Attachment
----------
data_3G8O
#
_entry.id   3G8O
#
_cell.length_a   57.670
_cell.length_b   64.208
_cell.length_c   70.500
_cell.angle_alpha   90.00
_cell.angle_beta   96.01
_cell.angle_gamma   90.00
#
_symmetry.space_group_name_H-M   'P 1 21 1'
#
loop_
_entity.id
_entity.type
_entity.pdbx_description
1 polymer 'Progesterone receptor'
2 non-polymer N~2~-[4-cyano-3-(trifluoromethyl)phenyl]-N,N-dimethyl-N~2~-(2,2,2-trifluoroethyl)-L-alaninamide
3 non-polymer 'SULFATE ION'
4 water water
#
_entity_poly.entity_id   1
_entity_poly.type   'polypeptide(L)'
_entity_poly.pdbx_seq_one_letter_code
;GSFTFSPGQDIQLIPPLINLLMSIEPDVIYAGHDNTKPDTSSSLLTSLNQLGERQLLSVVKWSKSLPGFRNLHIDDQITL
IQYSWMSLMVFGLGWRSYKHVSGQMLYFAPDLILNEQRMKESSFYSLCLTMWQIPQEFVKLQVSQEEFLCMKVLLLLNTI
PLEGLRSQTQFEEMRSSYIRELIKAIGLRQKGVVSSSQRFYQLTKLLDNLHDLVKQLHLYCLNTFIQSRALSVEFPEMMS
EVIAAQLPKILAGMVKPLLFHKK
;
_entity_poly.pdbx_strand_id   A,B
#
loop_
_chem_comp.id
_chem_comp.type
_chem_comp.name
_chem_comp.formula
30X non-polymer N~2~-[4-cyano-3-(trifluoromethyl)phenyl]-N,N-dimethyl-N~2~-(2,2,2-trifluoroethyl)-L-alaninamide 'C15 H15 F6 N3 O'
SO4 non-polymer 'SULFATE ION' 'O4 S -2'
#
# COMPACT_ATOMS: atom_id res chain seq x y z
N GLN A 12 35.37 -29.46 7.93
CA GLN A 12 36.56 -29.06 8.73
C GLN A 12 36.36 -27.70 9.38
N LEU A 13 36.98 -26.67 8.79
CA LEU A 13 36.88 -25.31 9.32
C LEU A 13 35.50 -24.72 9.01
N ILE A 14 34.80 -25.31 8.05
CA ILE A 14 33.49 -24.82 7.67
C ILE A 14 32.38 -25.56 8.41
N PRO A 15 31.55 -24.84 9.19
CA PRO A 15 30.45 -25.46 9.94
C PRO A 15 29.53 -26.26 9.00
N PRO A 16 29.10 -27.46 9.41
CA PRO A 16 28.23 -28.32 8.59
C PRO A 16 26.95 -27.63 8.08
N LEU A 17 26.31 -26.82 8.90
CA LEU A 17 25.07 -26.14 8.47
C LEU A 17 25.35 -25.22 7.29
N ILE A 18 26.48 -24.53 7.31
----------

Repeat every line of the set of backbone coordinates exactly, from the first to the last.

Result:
data_3G8O
#
_entry.id   3G8O
#
_cell.length_a   57.670
_cell.length_b   64.208
_cell.length_c   70.500
_cell.angle_alpha   90.00
_cell.angle_beta   96.01
_cell.angle_gamma   90.00
#
_symmetry.space_group_name_H-M   'P 1 21 1'
#
loop_
_entity.id
_entity.type
_entity.pdbx_description
1 polymer 'Progesterone receptor'
2 non-polymer N~2~-[4-cyano-3-(trifluoromethyl)phenyl]-N,N-dimethyl-N~2~-(2,2,2-trifluoroethyl)-L-alaninamide
3 non-polymer 'SULFATE ION'
4 water water
#
_entity_poly.entity_id   1
_entity_poly.type   'polypeptide(L)'
_entity_poly.pdbx_seq_one_letter_code
;GSFTFSPGQDIQLIPPLINLLMSIEPDVIYAGHDNTKPDTSSSLLTSLNQLGERQLLSVVKWSKSLPGFRNLHIDDQITL
IQYSWMSLMVFGLGWRSYKHVSGQMLYFAPDLILNEQRMKESSFYSLCLTMWQIPQEFVKLQVSQEEFLCMKVLLLLNTI
PLEGLRSQTQFEEMRSSYIRELIKAIGLRQKGVVSSSQRFYQLTKLLDNLHDLVKQLHLYCLNTFIQSRALSVEFPEMMS
EVIAAQLPKILAGMVKPLLFHKK
;
_entity_poly.pdbx_strand_id   A,B
#
loop_
_chem_comp.id
_chem_comp.type
_chem_comp.name
_chem_comp.formula
30X non-polymer N~2~-[4-cyano-3-(trifluoromethyl)phenyl]-N,N-dimethyl-N~2~-(2,2,2-trifluoroethyl)-L-alaninamide 'C15 H15 F6 N3 O'
SO4 non-polymer 'SULFATE ION' 'O4 S -2'
#
# COMPACT_ATOMS: atom_id res chain seq x y z
N GLN A 12 35.37 -29.46 7.93
CA GLN A 12 36.56 -29.06 8.73
C GLN A 12 36.36 -27.70 9.38
N LEU A 13 36.98 -26.67 8.79
CA LEU A 13 36.88 -25.31 9.32
C LEU A 13 35.50 -24.72 9.01
N ILE A 14 34.80 -25.31 8.05
CA ILE A 14 33.49 -24.82 7.67
C ILE A 14 32.38 -25.56 8.41
N PRO A 15 31.55 -24.84 9.19
CA PRO A 15 30.45 -25.46 9.94
C PRO A 15 29.53 -26.26 9.00
N PRO A 16 29.10 -27.46 9.41
CA PRO A 16 28.23 -28.32 8.59
C PRO A 16 26.95 -27.63 8.08
N LEU A 17 26.31 -26.82 8.90
CA LEU A 17 25.07 -26.14 8.47
C LEU A 17 25.35 -25.22 7.29
N ILE A 18 26.48 -24.53 7.31